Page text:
New strategic arts initiative Something to Aim For, which supports artists with lived experience of discrimination creating socially engaged work, has announced its first season including works from international cabaret icon Le Gateau Chocolat and radical performance artist FK Alexander. From self-destruction to self-expression, from isolation to austerity, the artists tackle pressing social issues with their own distinctive performance styles including cabaret, performance art and grime and rap.
The world premiere of Le Gateau Chocolat’s PANDORA represents a significant shift in the scale and ambition of his work to date. Engaging with power in relation to both identity (race, class and gender) and society (politics, economics and disenfranchisement), it has been commissioned by The Lowry as part of WEEK 53 (2 – 3 May) where he is joined onstage by the Manchester Camerata, and by Lawrence Batley Theatre Gateau will also be performing Duckie at the Southbank Centre (15 – 18 Feb), where the show premiered. Gateau’s take on Hans Christian Anderson’s The Ugly Duckling, his first work for children, is a celebration of what makes us different told with family-friendly glamour and glitz.
FK Alexander is a Glasgow based Performance Artist whose aesthetically driven work is concerned with issues of wounds, recovery, aggressive healing, radical wellness, industrialisation and noise music. In her Total Theatre Award-winning I Could Go On Singing she sings along to the final recording of Judy Garland singing Over the Rainbow hand-in-hand with a self-selected audience member (Southbank 24 – 26 Feb).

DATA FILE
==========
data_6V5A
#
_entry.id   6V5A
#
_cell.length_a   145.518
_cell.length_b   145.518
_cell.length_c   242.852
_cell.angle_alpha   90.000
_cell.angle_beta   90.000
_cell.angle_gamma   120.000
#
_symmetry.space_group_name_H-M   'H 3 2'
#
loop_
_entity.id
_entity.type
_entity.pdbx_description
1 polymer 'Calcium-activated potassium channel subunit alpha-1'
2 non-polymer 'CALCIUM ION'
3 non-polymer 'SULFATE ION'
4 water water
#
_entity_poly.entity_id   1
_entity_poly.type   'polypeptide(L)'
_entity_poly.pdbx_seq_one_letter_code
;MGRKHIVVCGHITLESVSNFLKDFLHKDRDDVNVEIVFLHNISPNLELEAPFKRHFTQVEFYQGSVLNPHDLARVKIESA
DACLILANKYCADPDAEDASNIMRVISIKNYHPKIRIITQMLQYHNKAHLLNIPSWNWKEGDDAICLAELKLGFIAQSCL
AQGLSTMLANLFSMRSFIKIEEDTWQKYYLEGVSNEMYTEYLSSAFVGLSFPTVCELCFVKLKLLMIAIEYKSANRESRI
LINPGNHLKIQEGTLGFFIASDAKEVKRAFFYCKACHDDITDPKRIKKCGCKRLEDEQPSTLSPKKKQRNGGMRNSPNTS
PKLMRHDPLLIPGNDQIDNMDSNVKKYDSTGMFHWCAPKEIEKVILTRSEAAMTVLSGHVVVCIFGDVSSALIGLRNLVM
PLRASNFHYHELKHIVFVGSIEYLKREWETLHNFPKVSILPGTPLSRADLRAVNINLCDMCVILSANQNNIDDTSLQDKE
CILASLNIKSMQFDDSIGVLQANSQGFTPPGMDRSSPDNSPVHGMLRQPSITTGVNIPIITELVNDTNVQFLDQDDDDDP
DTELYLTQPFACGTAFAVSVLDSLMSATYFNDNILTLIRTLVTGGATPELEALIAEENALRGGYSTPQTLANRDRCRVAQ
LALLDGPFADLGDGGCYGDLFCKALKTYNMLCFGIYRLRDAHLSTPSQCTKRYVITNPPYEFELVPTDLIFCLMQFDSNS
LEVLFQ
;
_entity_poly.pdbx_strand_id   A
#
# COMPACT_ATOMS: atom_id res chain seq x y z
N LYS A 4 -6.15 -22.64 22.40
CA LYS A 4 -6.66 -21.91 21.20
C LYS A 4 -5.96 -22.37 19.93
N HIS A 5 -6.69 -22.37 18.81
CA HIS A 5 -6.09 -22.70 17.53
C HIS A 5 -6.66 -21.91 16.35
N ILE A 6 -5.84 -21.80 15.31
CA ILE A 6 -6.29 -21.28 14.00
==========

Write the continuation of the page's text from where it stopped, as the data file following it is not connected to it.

Remastered to look at the future in 2024, Merryville from HighRise Theatre is an honest account of what it means to live as a born and bred Londoner in a time of the housing crisis, Brexit and dirty politics. With MP rap battles, tactics for revolution, and a dealer’s guide to inflation, the grime concept-concert returns to Camden People’s Theatre (14 – 18 Apr). Meanwhile, they will be working with young multi-disciplinary artists aged 16-26 to create a new public performance, NEW GENs at Shoreditch Town Hall (2 Apr). HighRise are a BAME led theatre collective who seek to spark conversations and build bridges between forgotten communities by representing the rhythm of the streets.
Something to Aim For is the new strategic arts initiative backed by the Wellcome Trust. The newly launched charity aims to improve community health and social well-being by supporting artists with lived experience of discrimination due to aspects of their identity and audiences affected by cultural bias through the creation of works with a social mission, helping build communities and address societal issues.STAF’s projects increase impact and engagement within the communities they support. This includes offering support to those with lived experience of discrimination due to aspects of their identity, artists and audiences affected by cultural bias, and anyone disenfranchised or undervalued by current models of funding, curation and institutional support.
As well as initiating their own projects, festivals and events, STAF commits to periods of sustained support for artists whose work is relevant to these conversations, building the conditions for their ideas to flourish.
Tracy Gentles, Creative Director of Something to Aim For, said, “Something To Aim For has been created as a vehicle to push forward our aims and objectives by working in partnership with artists and a range of national allies across arts, health and social change.
“We have worked with all the artists we present to develop their practices over time, and I hugely admire them for their innovation, fearlessness and resilience. Through profiling this kind of work, which looks critically at the health of society, we hope to make explicit the potential of the arts to open up conversation and the possibility for change in wider society.”